Why transition to employee ownership over a simple sale of the business?
Employee ownership can be a preferred option available to businesses when considering succession planning. In this article we consider why.
As we covered in our article 'What structures are available for employee ownership?' there are three main structures for moving to employee ownership, but why would you want to consider this in place of simple share sale to a third-party purchaser? We make the assumption that passing on the business to other family members is not considered workable.
When selling your business to a third party this will often be to a competitor or a corporate investor, each of which are looking to further their own aims and may not necessarily have the best interests of your business at heart. Anecdotal evidence from business owners has shown that the process of selling to a third party can often be fraught, and sometimes unpleasant. The end result may be achieving a reasonable value for the business but the long term future of the business in its current location may be in doubt, and certainly the culture and ethos is liable to be damaged or change significantly.
If the primary driver behind the decision to sell is one of realising the value of the business as soon as possible, then a sale to a third-party may be the quickest, and most financially viable, route.
If, however, realisation of the value can be done over a wider time period, and the owners are concerned about the continued success of the business and maintaining its culture and people, then an employee ownership transition could be more attractive.
A transition to an employee-owned structure is also ideal for putting in place long-term succession planning where you have employees, or family members if it is a family business, who you want to be able to run the company going forward.
If considering a direct ownership structure then, of course, the employees would need to be able to afford the cost of the shares if these were to be bought, and not gifted. This will often not be viable and so this is why the trust owned structure is more appealing. Sale to an employee ownership trust can also, if certain statutory condition are met, mean that no capital gains tax is due on the sale of the shares, which can mean a substantial saving for the outgoing owner (in particular if the company was set up by the outgoing owner so that the gain is the entire value of the business).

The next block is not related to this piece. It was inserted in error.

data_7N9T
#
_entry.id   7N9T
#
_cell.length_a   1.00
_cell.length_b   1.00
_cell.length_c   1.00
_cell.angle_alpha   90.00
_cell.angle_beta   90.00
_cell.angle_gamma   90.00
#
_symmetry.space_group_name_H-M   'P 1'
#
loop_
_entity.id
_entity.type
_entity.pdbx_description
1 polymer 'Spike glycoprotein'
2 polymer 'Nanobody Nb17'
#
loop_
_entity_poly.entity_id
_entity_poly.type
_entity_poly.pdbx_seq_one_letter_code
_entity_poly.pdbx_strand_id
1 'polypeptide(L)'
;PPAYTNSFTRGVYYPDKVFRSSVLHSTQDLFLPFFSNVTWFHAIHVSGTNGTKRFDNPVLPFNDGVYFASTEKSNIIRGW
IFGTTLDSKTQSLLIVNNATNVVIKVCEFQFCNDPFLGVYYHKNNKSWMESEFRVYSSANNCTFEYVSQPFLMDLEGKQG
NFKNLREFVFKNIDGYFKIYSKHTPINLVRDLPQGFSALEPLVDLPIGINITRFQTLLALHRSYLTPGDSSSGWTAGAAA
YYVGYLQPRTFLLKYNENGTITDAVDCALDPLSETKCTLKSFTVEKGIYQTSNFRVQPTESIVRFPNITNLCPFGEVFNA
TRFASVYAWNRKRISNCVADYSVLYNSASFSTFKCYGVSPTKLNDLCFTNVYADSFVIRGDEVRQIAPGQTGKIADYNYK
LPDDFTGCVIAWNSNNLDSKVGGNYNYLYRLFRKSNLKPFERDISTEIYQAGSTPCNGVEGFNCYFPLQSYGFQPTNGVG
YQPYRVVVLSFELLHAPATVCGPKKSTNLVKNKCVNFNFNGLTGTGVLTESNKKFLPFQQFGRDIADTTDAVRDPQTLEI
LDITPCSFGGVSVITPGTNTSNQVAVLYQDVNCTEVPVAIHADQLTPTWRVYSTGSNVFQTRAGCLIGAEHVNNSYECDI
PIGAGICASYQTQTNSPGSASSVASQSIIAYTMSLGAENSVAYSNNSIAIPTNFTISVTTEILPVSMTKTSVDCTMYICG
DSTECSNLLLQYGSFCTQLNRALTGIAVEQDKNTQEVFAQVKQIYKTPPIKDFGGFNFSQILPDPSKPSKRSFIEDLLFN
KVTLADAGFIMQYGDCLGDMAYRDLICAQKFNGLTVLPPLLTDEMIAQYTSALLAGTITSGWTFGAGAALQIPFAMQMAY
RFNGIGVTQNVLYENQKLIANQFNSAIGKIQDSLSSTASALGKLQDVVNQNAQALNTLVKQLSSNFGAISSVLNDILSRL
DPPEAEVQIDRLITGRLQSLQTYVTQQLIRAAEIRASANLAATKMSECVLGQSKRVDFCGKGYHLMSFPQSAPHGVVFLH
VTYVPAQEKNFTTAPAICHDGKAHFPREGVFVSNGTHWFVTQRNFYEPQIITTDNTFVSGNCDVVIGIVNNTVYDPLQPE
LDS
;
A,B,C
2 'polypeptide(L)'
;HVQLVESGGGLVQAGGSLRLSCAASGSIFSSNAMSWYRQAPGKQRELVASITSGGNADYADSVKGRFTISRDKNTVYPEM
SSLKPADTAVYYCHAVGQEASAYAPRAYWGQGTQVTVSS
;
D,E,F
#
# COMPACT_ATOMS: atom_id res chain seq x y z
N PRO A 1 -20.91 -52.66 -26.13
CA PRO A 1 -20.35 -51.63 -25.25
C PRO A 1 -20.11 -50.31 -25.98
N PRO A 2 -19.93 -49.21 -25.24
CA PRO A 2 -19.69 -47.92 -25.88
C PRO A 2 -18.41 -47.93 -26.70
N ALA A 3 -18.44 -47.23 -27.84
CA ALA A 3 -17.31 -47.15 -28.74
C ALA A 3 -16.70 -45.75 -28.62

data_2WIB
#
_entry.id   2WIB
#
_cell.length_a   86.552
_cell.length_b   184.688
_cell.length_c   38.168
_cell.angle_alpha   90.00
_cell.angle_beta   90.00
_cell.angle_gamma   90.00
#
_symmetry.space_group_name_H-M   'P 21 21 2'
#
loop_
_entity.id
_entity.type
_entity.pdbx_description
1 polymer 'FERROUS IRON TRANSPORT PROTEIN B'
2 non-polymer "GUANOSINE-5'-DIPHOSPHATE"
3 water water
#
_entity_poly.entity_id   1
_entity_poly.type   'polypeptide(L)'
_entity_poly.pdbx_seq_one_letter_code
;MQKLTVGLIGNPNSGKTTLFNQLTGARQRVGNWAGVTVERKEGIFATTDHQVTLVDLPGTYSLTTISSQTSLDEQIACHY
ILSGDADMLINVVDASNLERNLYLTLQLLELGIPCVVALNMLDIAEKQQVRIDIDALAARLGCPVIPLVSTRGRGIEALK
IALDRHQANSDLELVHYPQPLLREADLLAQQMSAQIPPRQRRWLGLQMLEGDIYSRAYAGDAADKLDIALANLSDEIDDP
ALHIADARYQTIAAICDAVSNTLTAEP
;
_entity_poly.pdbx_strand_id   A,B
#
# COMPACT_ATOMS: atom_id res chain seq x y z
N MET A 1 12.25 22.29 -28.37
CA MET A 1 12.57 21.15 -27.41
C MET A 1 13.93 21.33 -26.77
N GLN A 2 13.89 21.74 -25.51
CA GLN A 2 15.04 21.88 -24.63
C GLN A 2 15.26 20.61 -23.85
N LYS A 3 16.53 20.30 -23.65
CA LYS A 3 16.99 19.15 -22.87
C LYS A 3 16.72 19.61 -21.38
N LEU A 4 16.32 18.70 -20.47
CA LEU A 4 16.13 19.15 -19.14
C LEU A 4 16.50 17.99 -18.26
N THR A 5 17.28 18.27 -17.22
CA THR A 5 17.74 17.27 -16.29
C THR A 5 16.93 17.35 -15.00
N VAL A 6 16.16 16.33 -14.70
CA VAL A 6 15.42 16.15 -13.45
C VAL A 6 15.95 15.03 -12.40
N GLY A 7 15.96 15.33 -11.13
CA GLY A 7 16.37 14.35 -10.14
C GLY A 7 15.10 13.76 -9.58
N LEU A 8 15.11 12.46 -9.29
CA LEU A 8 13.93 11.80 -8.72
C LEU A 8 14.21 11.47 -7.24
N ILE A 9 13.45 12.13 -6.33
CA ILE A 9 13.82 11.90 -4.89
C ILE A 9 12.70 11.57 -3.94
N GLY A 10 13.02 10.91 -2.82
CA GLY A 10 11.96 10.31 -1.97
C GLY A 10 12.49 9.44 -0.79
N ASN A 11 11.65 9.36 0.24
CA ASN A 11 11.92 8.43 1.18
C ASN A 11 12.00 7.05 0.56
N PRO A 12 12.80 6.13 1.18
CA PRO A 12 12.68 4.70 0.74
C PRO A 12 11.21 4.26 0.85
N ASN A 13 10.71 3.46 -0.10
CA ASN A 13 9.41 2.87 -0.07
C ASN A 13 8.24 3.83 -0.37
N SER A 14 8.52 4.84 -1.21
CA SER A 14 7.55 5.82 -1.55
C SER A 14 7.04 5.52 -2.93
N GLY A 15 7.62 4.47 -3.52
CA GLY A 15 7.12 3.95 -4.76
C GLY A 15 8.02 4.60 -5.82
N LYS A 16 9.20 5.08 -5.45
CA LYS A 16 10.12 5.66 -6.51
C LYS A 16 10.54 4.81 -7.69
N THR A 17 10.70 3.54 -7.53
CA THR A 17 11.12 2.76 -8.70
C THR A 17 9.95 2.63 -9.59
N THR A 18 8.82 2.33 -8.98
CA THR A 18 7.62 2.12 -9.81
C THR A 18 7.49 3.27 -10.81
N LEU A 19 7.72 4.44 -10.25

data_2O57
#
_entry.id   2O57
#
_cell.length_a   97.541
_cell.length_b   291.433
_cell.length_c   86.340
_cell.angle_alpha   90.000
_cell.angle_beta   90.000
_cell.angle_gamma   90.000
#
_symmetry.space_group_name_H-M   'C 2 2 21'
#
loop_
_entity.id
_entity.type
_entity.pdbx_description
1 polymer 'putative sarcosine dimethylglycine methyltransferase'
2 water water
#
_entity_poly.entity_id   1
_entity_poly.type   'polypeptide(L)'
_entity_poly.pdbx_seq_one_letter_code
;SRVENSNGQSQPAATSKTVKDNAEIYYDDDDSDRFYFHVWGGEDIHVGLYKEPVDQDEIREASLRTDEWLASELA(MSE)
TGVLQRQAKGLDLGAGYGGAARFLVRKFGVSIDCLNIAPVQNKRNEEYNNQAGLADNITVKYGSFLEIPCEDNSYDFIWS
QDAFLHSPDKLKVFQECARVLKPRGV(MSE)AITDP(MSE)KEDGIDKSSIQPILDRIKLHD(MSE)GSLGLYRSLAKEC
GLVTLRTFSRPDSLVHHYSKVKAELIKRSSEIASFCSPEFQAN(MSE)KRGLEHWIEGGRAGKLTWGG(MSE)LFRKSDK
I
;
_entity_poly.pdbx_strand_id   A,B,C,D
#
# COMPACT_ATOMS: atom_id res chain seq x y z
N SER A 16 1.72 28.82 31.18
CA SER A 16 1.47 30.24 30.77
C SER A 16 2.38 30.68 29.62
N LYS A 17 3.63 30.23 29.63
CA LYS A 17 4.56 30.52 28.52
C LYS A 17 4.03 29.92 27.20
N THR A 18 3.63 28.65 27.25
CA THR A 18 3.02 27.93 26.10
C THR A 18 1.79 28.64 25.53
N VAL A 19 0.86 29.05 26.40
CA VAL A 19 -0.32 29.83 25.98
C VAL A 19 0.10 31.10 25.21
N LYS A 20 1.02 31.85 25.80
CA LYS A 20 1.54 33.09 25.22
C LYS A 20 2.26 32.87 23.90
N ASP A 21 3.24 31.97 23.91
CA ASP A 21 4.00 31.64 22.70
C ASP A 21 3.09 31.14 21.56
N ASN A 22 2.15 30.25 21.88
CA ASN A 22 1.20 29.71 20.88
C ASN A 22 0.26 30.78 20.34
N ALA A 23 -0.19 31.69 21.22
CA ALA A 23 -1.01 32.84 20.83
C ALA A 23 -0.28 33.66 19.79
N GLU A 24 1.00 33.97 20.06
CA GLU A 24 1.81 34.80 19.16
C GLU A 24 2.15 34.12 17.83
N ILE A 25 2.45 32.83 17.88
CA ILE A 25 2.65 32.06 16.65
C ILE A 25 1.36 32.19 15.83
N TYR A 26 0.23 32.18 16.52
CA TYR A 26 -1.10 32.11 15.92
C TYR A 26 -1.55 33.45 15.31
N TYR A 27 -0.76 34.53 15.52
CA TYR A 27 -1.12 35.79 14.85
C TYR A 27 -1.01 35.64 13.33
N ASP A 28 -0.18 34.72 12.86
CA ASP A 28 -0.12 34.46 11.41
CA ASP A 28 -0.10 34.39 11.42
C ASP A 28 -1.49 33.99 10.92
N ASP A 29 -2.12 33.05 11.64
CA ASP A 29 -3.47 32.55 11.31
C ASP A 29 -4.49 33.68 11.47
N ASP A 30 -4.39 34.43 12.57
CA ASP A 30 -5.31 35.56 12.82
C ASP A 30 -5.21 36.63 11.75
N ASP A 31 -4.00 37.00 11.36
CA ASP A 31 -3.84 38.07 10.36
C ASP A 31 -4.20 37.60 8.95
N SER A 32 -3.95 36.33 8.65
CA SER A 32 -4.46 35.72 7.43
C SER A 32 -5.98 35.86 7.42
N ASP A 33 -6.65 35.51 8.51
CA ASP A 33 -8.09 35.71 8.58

The CGT relief can be used to justify a slight reduction in the sale price (the shares may be sold for slightly less than on the open market, but with no CGT payable the eventual financial gain for the outgoing owner is greater).
When setting up a trust structure the trust itself will have no assets so the company will need to gift money to it in order for it to then pay the sale price for the shares. This is why there is often an initial, day one, payment to the owners with the balance being deferred and paid out over a number of years. Careful analysis of the financial state of the business, a management team for the succession, combined with a robust payment plan for the deferred consideration, is key to ensuring both the continued success of the business and also the financial gain for the outgoing owner.
It is also not unusual for the outgoing owner to remain in the business for a while after the sale, which allows them to keep an eye on the business whilst also starting to take more of a back seat to enable the succession planning to take effect, whilst still being able to enjoy the benefit of selling the shares and realising the financial reward of having grown the business in the first place.
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The information in this article is necessarily of a general nature. The law stated is correct at the date (stated above) this article was first posted to our website. Specific advice should be sought for specific situations. If you have any queries or need any legal advice please feel free to contact Wrigleys Solicitors.